An election official arranges voting stickers at a polling location in Atlanta, Georgia, US, on Tuesday, Nov. 8, 2022.
Dustin Chambers | Bloomberg | Getty Images
Hurry up and wait.
Although the public, the press, and pundits clamored for the results of elections around the United States on Tuesday night and into Wednesday morning, several crucial races that will determine which political party controls the Senate could take days, or even weeks, to play out.
Georgia, whose two Senate run-offs in early 2021 gave Democrats majority control margins in that chamber, again could be the state that determines whether Republicans will be in the minority — and again could take the longest to provide a final result.
With 96% of the votes counted in Georgia, the incumbent Democrat, Sen. Raphael Warnock, had 49.2% of the vote, with his Republican challenger Herschel Walker holding 48.7%. Libertarian candidate Chase Oliver had 2.1% of the vote.
If neither Warnock, who is seeking his first full term in office, nor Walker manages to crack 50% of the vote by the time all ballots are tallied in a day or two, a run-off election will be held between the two candidates on Dec. 6.
A quicker outcome might be seen In Wisconsin where the Republican incumbent, Sen. Ron Johnson, had 50.5% of the vote compared with the Democratic challenger, Lt. Gov. Mandela Barnes, who had 49.3%. With 94% of the ballots in so far, a result in that race could come by Wednesday.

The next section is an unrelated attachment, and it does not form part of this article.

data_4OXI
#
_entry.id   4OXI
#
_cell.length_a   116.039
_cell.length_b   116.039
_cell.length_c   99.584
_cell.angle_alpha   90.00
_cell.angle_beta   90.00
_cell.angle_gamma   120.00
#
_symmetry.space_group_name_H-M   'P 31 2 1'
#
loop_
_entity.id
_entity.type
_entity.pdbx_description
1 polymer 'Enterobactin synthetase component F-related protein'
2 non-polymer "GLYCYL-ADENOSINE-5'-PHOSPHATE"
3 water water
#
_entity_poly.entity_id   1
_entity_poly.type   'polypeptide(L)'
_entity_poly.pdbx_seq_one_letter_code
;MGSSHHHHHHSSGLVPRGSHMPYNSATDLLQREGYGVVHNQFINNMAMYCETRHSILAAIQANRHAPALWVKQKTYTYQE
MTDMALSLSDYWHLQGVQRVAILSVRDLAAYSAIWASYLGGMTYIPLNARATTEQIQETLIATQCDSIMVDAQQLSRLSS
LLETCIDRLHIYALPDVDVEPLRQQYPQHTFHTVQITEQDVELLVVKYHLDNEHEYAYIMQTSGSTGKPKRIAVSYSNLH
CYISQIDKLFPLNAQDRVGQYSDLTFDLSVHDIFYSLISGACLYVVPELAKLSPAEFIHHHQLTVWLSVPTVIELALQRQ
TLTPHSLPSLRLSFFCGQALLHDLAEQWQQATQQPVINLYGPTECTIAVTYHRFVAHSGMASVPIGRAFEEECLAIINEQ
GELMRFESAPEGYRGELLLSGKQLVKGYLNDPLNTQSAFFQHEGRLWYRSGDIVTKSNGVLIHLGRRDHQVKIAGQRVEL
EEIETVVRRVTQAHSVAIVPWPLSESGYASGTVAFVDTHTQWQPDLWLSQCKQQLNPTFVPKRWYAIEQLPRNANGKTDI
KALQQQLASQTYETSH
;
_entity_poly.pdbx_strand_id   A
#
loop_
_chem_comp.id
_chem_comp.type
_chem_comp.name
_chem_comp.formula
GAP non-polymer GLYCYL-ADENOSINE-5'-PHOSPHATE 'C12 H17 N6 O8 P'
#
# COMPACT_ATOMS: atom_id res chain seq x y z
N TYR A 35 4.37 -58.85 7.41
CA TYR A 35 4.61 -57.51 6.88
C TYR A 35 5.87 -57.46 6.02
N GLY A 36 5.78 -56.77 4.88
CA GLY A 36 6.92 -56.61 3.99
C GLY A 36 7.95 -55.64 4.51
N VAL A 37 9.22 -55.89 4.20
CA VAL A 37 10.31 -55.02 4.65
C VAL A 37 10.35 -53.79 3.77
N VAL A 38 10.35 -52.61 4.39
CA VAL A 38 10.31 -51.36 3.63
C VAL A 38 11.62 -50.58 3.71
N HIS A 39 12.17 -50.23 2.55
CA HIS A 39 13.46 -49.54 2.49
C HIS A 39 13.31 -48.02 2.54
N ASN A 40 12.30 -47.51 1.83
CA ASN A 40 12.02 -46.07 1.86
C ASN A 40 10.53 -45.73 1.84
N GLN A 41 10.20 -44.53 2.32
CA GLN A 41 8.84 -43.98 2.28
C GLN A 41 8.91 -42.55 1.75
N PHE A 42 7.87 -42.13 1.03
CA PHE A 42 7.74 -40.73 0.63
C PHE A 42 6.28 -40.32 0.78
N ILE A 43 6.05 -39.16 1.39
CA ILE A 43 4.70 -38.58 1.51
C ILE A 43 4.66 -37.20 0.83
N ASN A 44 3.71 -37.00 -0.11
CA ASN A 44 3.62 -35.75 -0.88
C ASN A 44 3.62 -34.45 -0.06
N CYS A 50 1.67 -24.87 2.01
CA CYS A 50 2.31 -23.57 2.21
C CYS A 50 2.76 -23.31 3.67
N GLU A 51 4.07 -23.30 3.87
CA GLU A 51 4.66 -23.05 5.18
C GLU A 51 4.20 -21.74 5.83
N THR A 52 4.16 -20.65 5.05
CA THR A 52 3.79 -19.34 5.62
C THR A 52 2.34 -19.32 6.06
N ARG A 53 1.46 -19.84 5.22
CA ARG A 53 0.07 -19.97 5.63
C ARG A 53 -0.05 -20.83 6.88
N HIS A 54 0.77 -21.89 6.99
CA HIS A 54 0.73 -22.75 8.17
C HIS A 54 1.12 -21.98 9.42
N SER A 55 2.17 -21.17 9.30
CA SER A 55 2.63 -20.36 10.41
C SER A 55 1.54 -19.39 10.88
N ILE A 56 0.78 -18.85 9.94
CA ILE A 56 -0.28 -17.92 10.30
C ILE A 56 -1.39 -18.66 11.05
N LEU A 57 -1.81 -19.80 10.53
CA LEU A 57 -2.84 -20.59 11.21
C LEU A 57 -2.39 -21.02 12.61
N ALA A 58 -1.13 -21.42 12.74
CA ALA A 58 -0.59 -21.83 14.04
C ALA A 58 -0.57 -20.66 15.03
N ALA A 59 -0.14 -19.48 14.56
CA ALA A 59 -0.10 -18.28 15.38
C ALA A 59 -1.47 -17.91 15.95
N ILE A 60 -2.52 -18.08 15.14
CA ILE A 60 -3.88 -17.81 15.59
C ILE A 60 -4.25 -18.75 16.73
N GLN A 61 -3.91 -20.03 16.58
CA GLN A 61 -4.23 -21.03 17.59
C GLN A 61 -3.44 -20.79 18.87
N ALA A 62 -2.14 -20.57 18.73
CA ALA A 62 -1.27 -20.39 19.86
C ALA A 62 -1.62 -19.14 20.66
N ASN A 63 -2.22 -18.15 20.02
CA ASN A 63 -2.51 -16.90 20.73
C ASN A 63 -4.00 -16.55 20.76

In Arizona, a much smaller percentage of the votes were in, which means it could take several days more to resolve the race between Sen. Mark Kelly, a Democrat, and his Republican challenger, Blake Masters. Kelly had 51.4% of the vote, and Masters had 46.4%.
But just 69% of the ballots had been tabulated in Arizona, where many voters submitted ballots early, before Election Day.
Ballots that were submitted at polling places on Tuesday will take days to have their signatures verified and counted.
In Nevada, Republican challenger Adam Laxalt had 49.9% of the vote, compared with the 47.2% of the vote held by Sen. Catherine Cortez Masto, the incumbent Democrat.
But just 80% of the vote in the state was in.
Most of the ballots in the state will be mail-in votes, which have four days to arrive if they are postmarked by Election Day. Because of that, it could take several days, if not more, to get a final result.
Democrats, who currently hold 48 seats in the Senate, where they caucus with two independents, cannot afford to have a net loss of a single seat if they are to retain the majority in the Senate. Although Republicans hold 50 seats, they are in the minority because Vice President Kamala Harris, a Democrat, has the power to break tie votes in the chamber.